The majority of Republicans surveyed last month would support candidates who were in favor of natural gas pipelines and offshore drilling, according to a poll sponsored by Conservatives for Clean Energy. And 50% of people who said they vote Republican don’t believe climate change is real.
The results are based on a poll of 600 voters, conducted March 17 and 18. Two hundred forty-two voters said they vote Republican. There were 282 Democratic voters and 76 who said they were undecided.
The margin of error is plus or minus 4%.
Of those who said they vote Republican, 50% doubt that climate change is real and that humans are responsible for it. Only 5% of Democratic voters polled share that view.
Whether a person believes in climate change appeared to determine their views on energy. Eighty-five percent of climate change deniers said they would support fossil-fuel candidates, roughly the same proportion who favor candidates that are pro-natural gas pipeline. More than three-quarters of climate change deniers would support candidates who are pro-offshore drilling.
However, the GOP does show some support for renewable energy sources, primarily for economic, not environmental reasons. Two-thirds of self-identified Republicans “believe solar and wind energy represent technological advances in energy production and should be expanded to help meet North Carolina’s future energy needs.” That figure compares with 77% of all voters and 71% of those registered as unaffiliated.
Three-quarters of Republicans polled said they are more likely to support candidates who are in favor of renewable energy, including wind, solar and waste-to-energy technologies. But the poll also showed that nearly the same number of Republicans would also support candidates who were pro-fossil fuels.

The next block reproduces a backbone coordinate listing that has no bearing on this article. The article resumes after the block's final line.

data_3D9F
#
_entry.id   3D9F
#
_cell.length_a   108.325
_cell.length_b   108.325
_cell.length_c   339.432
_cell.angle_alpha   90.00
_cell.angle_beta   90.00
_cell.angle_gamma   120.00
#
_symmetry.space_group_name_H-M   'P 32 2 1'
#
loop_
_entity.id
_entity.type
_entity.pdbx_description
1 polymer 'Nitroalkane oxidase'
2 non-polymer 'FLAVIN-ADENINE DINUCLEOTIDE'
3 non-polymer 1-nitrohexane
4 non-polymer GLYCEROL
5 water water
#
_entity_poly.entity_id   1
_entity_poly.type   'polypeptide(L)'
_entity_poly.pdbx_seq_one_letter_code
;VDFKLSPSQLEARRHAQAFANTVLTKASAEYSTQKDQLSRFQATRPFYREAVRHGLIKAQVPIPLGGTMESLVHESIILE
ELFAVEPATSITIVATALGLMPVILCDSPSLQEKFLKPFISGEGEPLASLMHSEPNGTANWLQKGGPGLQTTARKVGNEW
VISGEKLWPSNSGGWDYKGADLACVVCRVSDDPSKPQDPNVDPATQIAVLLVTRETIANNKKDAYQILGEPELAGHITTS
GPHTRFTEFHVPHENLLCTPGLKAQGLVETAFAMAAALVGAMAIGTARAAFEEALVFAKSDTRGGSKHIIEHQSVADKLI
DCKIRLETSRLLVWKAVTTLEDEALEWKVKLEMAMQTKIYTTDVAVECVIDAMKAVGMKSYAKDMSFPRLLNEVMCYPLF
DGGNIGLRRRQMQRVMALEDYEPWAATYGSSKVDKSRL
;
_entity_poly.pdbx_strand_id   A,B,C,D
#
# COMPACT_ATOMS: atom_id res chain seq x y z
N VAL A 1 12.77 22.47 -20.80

By comparison, 93% of Democrats and 81%t of unaffiliated voters would be more likely to support candidates who are in favor of renewable energy.
And nearly 8 in 10 voters surveyed oppose Duke Energy’s near-monopoly in North Carolina. Those voters agreed with the statement that “North Carolina’s current system of a controlled utility serving as the sole source of energy is an outdated model and that elected officials need to enact laws that promote innovation and competition to meet our energy needs.”
“Technology is changing our society, and voter attitudes reflect that,” said Mark Fleming, CCE President & CEO, in a prepared statement. “Renewable energy, competition, and consumer choice are clear priorities for North Carolina residents. This survey shows that these same voters want elected officials to enact pro-renewable, pro-competition policies.”
If these surveyed voters are representative of the state overall, then several GOP lawmakers are defying the wishes of most North Carolinians, including many within their own party. Sen. Brown introduced a bill that would essentially kill wind farms within 100 miles of the coast. Reps. Dixon and Bell filed legislation that would de-incentivize solar projects by reducing their property tax breaks.